• Lack of good bacteria present in your intestines
  • Food allergies or sensitivities
  • Alcohol consumption
  • Medications
  • A change in your hormone levels due to giving birth
  • Stress, worry, and anxiety
  • Gastrointestinal virus

Breastfeeding and Postpartum Diarrhea

If you are a breastfeeding mom, you may become concerned about how your case of diarrhea will affect your

newborn. The good news is that in most cases, it is perfectly safe to continue breastfeeding your babe. Since the most common causes of postpartum diarrhea are things like stress, changing hormone levels or a gastro-virus, your baby is not going to be exposed to the cause through your milk. In fact, continuing to breastfeed can help your newborn become protected from some forms of infectious forms of diarrhea.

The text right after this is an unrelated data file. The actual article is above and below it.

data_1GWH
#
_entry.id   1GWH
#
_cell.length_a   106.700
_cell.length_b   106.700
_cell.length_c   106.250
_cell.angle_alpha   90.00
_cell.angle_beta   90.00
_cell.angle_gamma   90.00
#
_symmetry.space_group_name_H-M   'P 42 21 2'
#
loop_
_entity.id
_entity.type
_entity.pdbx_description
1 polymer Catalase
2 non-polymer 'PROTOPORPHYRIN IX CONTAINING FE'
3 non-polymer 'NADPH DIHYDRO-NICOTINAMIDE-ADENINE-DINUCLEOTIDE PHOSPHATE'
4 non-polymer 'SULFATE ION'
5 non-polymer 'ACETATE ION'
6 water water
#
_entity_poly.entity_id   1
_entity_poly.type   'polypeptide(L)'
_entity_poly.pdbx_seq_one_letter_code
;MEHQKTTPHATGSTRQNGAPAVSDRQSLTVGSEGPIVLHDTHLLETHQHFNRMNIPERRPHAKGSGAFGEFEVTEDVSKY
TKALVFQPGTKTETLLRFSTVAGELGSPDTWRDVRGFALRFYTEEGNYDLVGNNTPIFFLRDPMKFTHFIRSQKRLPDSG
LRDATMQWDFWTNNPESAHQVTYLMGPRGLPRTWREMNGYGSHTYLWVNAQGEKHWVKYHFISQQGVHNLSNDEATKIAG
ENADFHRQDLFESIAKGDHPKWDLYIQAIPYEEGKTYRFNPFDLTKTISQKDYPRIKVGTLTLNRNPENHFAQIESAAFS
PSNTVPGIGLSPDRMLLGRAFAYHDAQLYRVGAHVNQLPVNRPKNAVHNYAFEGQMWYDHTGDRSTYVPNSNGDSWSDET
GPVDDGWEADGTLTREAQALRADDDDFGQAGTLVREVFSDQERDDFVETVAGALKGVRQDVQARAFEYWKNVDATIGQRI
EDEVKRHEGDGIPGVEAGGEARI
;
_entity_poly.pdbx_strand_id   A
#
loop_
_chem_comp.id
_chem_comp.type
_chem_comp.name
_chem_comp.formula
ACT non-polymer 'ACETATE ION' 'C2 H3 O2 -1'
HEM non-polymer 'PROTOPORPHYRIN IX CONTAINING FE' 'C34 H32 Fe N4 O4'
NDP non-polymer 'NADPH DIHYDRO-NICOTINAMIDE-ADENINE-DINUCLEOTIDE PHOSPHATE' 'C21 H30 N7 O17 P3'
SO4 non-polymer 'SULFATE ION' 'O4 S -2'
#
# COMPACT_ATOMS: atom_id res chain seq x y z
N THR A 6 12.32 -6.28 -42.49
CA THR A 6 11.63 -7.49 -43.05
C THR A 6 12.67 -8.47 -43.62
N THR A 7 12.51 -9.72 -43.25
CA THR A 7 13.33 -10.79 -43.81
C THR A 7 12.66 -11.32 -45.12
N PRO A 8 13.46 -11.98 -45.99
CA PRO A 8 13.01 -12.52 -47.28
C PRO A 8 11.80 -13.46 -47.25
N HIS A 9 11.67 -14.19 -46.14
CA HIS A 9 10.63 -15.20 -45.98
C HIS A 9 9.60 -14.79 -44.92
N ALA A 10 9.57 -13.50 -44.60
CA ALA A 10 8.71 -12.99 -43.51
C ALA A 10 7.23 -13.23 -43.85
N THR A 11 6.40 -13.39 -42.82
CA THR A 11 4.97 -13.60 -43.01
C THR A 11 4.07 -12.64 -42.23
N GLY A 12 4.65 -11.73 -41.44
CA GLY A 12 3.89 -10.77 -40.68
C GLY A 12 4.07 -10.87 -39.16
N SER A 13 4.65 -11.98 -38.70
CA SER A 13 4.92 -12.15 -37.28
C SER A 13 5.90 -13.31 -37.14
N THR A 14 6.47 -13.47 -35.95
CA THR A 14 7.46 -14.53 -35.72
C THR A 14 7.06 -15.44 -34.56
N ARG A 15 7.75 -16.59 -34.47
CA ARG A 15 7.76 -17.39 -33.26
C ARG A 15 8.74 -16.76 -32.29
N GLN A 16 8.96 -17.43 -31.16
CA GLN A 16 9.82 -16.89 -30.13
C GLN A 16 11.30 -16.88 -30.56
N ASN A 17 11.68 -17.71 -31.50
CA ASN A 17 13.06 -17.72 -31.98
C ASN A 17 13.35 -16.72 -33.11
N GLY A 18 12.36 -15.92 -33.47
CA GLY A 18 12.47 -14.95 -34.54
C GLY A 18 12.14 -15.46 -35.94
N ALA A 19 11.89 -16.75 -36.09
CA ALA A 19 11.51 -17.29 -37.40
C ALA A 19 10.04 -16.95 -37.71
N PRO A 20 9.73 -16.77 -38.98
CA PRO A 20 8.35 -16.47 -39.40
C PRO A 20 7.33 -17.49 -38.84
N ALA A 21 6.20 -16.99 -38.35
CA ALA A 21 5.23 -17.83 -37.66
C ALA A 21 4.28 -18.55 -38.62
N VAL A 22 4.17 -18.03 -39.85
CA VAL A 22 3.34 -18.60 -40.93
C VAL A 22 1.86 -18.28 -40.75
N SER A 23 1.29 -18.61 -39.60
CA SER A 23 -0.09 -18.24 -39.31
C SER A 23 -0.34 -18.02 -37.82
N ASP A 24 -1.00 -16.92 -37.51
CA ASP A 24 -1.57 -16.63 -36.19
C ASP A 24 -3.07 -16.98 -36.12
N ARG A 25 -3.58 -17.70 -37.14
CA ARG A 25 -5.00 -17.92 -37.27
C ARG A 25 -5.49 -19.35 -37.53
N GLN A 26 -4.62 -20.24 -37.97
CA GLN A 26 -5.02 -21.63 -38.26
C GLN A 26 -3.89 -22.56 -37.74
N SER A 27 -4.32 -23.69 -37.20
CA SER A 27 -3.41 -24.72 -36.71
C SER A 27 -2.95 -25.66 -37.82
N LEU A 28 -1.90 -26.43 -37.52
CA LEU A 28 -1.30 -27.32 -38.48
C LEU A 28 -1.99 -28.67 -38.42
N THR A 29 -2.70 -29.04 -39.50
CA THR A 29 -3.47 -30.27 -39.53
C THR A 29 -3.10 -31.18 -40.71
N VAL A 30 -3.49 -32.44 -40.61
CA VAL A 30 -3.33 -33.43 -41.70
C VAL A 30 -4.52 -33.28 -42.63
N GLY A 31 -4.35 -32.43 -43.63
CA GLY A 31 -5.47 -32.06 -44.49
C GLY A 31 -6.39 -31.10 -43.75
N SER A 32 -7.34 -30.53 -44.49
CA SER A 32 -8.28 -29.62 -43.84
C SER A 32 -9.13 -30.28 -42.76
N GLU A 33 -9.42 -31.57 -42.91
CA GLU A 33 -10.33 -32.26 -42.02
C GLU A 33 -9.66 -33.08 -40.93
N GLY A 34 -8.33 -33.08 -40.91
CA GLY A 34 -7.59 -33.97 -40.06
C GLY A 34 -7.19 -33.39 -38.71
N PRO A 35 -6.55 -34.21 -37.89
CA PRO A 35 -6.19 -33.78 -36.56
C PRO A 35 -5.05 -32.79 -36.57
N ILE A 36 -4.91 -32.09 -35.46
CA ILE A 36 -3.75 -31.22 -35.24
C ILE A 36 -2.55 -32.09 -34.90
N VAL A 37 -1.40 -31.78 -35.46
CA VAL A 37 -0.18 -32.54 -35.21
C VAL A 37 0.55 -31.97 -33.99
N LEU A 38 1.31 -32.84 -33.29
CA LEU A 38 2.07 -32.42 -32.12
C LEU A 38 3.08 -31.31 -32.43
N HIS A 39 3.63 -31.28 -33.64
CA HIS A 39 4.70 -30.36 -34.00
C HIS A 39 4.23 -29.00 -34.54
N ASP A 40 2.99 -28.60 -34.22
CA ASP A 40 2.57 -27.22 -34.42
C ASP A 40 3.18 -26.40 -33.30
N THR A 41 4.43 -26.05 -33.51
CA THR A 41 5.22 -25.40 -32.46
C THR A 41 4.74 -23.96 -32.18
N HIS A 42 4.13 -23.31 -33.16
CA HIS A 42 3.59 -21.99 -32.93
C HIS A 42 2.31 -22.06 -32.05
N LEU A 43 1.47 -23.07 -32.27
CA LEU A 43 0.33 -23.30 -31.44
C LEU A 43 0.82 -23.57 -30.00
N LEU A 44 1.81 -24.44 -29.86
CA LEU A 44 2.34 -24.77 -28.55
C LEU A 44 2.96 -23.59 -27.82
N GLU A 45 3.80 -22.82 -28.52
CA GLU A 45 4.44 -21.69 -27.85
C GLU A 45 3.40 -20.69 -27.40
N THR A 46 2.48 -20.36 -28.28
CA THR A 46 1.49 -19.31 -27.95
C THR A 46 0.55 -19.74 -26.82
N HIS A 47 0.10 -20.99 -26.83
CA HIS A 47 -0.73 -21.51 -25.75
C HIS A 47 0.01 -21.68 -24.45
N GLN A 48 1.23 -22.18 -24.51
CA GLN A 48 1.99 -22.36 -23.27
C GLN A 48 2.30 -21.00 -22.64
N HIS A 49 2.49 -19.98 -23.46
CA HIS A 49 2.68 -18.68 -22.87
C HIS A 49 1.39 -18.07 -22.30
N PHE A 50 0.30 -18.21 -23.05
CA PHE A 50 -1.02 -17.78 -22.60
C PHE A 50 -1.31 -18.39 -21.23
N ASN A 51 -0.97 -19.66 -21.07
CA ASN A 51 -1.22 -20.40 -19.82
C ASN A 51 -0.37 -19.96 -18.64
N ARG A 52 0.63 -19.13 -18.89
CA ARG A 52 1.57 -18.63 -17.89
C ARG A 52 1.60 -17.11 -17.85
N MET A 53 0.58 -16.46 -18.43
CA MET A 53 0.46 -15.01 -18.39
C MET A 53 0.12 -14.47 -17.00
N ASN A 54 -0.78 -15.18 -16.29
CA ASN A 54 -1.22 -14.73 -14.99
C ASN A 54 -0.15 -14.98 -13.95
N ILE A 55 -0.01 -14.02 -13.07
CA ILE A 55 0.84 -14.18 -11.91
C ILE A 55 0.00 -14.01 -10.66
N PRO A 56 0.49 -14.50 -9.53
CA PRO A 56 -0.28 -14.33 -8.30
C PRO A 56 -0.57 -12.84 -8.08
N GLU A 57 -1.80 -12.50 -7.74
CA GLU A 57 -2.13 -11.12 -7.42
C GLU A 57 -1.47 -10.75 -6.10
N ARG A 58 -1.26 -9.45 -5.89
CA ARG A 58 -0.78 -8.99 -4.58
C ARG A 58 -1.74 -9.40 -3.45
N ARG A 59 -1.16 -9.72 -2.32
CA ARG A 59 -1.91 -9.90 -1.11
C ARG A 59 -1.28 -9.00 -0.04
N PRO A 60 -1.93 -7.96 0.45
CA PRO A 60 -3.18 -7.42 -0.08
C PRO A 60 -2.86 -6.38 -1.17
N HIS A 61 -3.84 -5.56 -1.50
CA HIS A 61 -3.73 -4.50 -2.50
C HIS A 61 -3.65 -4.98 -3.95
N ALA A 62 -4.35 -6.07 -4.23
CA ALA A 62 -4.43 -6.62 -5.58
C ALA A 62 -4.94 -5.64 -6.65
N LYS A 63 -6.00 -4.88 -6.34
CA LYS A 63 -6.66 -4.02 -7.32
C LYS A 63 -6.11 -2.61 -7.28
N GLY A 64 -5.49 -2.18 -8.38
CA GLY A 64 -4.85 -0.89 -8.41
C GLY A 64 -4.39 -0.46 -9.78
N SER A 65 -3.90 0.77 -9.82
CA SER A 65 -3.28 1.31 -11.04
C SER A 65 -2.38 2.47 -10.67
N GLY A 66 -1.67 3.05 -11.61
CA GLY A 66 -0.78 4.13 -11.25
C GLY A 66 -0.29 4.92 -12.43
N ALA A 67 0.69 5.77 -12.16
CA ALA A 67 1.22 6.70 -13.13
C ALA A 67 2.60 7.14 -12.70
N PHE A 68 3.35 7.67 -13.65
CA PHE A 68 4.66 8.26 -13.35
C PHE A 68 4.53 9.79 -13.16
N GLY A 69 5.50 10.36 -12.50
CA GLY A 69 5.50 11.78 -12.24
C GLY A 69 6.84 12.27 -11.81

The Center for Disease Control does recommend, however, that breastfeeding moms avoid over-the-counter medicines containing bismuth subsalicylate to combat diarrhea, like Pepto-Bismol or Kaopectate. These medicines have been found to make their way into breast milk and into the baby.

Immodium, containing loperamide, is believed to not have an adverse effect on breastfeeding, if you must take something. Ideally, it is best to try and resolve diarrhea naturally first, and of course, speak to a healthcare professional for advice before taking it.

Other Symptoms with Diarrhea